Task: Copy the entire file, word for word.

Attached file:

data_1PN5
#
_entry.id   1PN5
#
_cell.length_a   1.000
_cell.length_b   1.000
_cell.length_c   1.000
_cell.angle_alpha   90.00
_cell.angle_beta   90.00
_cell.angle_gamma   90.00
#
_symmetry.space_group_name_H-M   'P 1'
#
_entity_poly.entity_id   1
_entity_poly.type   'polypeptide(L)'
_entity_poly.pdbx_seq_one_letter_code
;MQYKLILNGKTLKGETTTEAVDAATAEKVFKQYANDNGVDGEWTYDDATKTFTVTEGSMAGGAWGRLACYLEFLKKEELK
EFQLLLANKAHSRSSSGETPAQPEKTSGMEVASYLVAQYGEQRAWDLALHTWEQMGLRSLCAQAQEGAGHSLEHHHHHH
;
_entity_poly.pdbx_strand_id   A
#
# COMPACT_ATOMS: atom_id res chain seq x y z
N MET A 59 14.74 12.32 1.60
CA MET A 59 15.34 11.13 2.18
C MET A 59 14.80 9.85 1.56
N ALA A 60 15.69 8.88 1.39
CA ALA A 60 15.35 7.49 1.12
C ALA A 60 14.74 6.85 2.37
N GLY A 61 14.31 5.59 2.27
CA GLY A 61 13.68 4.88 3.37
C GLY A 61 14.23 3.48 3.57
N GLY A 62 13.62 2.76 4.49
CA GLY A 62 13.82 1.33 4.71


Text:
data_1PN5
#
_entry.id   1PN5
#
_cell.length_a   1.000
_cell.length_b   1.000
_cell.length_c   1.000
_cell.angle_alpha   90.00
_cell.angle_beta   90.00
_cell.angle_gamma   90.00
#
_symmetry.space_group_name_H-M   'P 1'
#
_entity_poly.entity_id   1
_entity_poly.type   'polypeptide(L)'
_entity_poly.pdbx_seq_one_letter_code
;MQYKLILNGKTLKGETTTEAVDAATAEKVFKQYANDNGVDGEWTYDDATKTFTVTEGSMAGGAWGRLACYLEFLKKEELK
EFQLLLANKAHSRSSSGETPAQPEKTSGMEVASYLVAQYGEQRAWDLALHTWEQMGLRSLCAQAQEGAGHSLEHHHHHH
;
_entity_poly.pdbx_strand_id   A
#
# COMPACT_ATOMS: atom_id res chain seq x y z
N MET A 59 14.74 12.32 1.60
CA MET A 59 15.34 11.13 2.18
C MET A 59 14.80 9.85 1.56
N ALA A 60 15.69 8.88 1.39
CA ALA A 60 15.35 7.49 1.12
C ALA A 60 14.74 6.85 2.37
N GLY A 61 14.31 5.59 2.27
CA GLY A 61 13.68 4.88 3.37
C GLY A 61 14.23 3.48 3.57
N GLY A 62 13.62 2.76 4.49
CA GLY A 62 13.82 1.33 4.71